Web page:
Summer vacationers whose trips abroad were waylaid by the coronavirus may find that travel still isn’t back to normal even if they wait a year.
American Airlines gave one of the first hints Wednesday as it announced that the number of long-haulflight seats it is offering for summer 2021 to international destinations will be down 25% from a more normal summer – the one a year ago.
Though the total number of available seats would be a vast improvement compared with this summer – it offers 60% fewer than a year ago – American’s plans still represent a substantial cut.
“COVID-19 has forced us to reevaluate our network,” Vasu Raja, American’s chief revenue officer, said in a statement. “American will have a significantly smaller international network in the year ahead, but we are using this opportunity to hit reset and create a network using the strength of our strategic hubs.”
American said it will cut three trans-Atlantic routes from Charlotte, North Carolina, and Philadelphia, as well as five “underperforming” routes from Los Angeles to Asia and South America. The list of routes being discontinued involves many aimed primarily at vacationers, such as Charlotte to Barcelona, Spain; or Philadelphia to Casablanca, Morocco.
In making the changes, American said it is positioning Dallas-Fort Worth as its primary hub for flights to Asia and Philadelphia as its gateway to Europe. It will continue to use Miami as its major airport for the Caribbean and Central and South America.
It’s yet to be seen how American’s major competitors will react when it comes to their own international scheduling, but one thing is certain: The whole plan could be thrown out of whack by the course of the pandemic.
“We are always evaluating our network based on supply and demand. As government restrictions change, we will adjust accordingly,” American Airlines spokeswoman Andrea Koos said.
Travel experts said the coronavirus makes planning for next summer tricky. If a vaccine comes along with a mass inoculation program, travelers may muster the courage to book vacations or business trips abroad once again. If treatments are delayed, travel could remain in the same abyss.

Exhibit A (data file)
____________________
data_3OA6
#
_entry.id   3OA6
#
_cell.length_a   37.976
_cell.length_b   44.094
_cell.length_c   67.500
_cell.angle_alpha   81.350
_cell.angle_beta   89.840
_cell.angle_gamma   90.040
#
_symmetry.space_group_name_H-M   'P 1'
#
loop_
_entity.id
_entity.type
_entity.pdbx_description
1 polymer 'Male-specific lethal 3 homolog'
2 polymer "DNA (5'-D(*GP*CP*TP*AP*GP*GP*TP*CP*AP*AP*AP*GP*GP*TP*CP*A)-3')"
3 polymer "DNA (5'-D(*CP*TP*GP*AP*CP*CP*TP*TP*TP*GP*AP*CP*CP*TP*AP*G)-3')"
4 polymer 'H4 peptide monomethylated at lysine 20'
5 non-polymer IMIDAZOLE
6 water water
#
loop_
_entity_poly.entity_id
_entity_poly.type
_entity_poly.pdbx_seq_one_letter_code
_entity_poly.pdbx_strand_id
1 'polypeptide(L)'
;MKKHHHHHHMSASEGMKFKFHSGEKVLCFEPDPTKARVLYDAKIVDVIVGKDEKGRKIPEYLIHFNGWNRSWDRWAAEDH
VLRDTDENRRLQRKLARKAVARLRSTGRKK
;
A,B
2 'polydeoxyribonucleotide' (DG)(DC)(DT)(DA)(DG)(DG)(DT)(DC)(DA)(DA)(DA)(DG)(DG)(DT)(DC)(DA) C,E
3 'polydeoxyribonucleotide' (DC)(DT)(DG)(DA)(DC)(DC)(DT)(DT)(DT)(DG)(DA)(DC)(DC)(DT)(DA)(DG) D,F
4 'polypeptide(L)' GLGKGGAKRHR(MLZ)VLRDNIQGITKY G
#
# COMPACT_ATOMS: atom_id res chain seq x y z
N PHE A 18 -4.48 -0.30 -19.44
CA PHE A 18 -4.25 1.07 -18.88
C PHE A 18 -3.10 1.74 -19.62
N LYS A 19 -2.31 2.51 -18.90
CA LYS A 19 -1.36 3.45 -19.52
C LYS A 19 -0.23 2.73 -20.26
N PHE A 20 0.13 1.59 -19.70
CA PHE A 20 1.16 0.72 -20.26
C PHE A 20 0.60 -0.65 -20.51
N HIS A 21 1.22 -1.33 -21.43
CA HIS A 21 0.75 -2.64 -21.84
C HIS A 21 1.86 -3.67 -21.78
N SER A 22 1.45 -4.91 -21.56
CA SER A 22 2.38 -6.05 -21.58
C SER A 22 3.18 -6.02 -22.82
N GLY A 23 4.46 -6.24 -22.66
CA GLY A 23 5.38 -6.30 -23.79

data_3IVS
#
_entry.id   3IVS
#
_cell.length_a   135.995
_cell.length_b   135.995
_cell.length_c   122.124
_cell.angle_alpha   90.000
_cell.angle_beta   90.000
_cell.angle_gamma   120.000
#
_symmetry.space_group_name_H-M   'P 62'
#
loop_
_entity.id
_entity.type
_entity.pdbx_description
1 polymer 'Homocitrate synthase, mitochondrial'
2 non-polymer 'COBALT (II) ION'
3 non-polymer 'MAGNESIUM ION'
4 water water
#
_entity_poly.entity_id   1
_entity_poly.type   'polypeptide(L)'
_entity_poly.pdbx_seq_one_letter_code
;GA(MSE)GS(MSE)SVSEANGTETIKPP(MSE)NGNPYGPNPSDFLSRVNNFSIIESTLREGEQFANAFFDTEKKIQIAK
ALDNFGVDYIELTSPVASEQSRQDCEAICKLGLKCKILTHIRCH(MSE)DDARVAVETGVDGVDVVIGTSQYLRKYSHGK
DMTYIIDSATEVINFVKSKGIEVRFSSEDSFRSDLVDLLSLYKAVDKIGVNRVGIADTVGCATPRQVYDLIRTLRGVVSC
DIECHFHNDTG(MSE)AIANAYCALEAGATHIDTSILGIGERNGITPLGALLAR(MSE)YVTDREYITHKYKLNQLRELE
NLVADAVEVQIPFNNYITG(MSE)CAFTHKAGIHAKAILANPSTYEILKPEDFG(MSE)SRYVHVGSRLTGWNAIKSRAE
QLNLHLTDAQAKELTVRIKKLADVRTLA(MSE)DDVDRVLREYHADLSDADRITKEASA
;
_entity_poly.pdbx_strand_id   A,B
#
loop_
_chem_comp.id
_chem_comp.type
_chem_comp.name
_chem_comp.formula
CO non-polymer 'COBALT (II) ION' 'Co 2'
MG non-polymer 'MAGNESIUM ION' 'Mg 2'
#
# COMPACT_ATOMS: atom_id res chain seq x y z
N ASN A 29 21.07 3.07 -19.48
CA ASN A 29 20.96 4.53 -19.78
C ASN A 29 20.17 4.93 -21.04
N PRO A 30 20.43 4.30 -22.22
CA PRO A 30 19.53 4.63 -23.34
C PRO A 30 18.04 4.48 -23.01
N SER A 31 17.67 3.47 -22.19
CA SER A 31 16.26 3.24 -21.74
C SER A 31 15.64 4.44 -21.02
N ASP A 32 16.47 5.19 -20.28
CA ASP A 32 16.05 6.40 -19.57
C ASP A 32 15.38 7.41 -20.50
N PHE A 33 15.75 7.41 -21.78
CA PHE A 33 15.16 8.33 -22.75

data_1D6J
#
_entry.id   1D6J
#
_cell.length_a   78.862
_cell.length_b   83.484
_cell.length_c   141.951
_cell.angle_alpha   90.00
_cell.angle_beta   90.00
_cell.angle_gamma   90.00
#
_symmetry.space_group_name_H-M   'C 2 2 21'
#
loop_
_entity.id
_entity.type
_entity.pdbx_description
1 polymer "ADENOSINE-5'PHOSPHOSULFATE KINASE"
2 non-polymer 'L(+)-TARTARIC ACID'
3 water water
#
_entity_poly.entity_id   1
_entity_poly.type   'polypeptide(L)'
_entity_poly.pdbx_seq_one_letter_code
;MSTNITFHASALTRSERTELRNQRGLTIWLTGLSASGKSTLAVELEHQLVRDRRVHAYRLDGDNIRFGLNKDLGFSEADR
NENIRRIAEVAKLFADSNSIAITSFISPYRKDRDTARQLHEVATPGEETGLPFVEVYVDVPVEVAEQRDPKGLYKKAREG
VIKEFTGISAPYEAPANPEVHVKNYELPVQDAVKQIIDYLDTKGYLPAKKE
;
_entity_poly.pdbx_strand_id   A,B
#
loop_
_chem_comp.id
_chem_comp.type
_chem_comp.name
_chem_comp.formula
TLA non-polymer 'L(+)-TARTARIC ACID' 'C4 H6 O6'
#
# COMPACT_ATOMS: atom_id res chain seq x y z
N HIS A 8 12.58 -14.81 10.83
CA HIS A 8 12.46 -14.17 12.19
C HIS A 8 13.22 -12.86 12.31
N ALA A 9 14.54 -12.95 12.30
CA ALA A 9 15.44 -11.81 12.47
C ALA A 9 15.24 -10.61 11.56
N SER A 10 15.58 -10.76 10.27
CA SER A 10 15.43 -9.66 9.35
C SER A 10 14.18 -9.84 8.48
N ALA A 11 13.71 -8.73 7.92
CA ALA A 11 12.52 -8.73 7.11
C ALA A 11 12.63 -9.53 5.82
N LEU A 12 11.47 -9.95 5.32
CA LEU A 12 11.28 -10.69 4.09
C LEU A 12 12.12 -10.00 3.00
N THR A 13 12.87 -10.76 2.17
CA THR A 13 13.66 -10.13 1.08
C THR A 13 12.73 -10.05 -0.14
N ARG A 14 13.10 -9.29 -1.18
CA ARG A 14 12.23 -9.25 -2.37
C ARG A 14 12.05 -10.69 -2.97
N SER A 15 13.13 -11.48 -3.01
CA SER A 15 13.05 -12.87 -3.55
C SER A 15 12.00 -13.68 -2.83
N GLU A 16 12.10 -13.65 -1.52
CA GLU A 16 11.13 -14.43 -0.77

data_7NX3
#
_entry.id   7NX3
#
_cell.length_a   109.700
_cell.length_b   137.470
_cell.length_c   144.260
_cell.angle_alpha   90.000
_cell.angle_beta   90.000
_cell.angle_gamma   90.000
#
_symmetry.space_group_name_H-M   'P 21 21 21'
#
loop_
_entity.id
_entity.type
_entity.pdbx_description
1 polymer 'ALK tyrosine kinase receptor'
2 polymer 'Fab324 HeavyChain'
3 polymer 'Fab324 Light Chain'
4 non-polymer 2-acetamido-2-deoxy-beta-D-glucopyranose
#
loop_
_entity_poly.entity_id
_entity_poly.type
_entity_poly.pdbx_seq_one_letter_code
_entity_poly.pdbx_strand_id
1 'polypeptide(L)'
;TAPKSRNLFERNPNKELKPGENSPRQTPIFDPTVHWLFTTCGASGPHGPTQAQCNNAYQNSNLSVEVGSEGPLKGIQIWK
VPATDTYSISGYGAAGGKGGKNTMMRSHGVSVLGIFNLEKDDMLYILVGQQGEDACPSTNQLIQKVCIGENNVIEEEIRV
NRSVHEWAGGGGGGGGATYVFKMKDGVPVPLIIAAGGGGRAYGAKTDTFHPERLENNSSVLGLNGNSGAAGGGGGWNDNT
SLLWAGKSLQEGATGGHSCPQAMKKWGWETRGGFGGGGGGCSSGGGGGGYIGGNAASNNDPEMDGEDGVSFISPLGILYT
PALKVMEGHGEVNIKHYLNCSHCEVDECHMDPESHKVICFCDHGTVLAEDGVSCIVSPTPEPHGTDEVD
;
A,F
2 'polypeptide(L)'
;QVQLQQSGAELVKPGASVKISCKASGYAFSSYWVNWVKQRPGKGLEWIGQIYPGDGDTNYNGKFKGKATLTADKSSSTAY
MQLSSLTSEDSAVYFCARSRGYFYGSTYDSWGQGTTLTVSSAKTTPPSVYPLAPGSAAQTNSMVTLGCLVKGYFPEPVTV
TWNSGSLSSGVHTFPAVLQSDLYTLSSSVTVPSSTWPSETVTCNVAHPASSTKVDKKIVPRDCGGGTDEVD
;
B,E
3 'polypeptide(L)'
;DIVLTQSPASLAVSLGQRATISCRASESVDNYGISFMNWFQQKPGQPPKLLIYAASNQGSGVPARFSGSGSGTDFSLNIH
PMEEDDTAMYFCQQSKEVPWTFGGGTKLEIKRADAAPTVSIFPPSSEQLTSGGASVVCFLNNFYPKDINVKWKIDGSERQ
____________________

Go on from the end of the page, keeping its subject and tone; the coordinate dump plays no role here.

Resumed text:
“Without the certainty of if and when a vaccine gets released, everything is just guesswork,” said Henry Harteveldt, travel industry analyst with Atmosphere Research.
It’s not just a matter of fear of flying while the virus rages but also whether the U.S. or foreign governments will permit travel. European Union nations bar Americans from the continent because of the surge in U.S. cases, primarily in the South and West.
“If we are lucky to get a vaccine available between January and March and enough people can start getting vaccinated, there is a good chance then that Americans will be able to travel to wherever they would like next summer for vacation,” Harteveldt said.
The nation’s top infectious disease expert, Anthony Fauci, told a House committee last week that a vaccine could be ready at the end of the year or early next year. Other experts contacted by USA TODAY predicted it might take longer, closer to the middle of 2021, which would roil the next summer vacation season.
Even if they don’t restore full international flight schedules next year, airlines want to lure flyers back, especially those who have been grounded for months. The surefire way to do that is discounting, said Scott Keyes, founder of Scott’s Cheap Flights, an online service that specializes in ferreting out travel bargains. The skies will “be awash with cheap flights,” he predicted.
Once a vaccine is on the way, some travelers may book international trips even before they can get inoculations, he said. Airlines could quickly put idled jetliners back in service.
“For a lot of people, just the knowledge it is coming is enough for it to be a boom in new bookings,” Keyes said.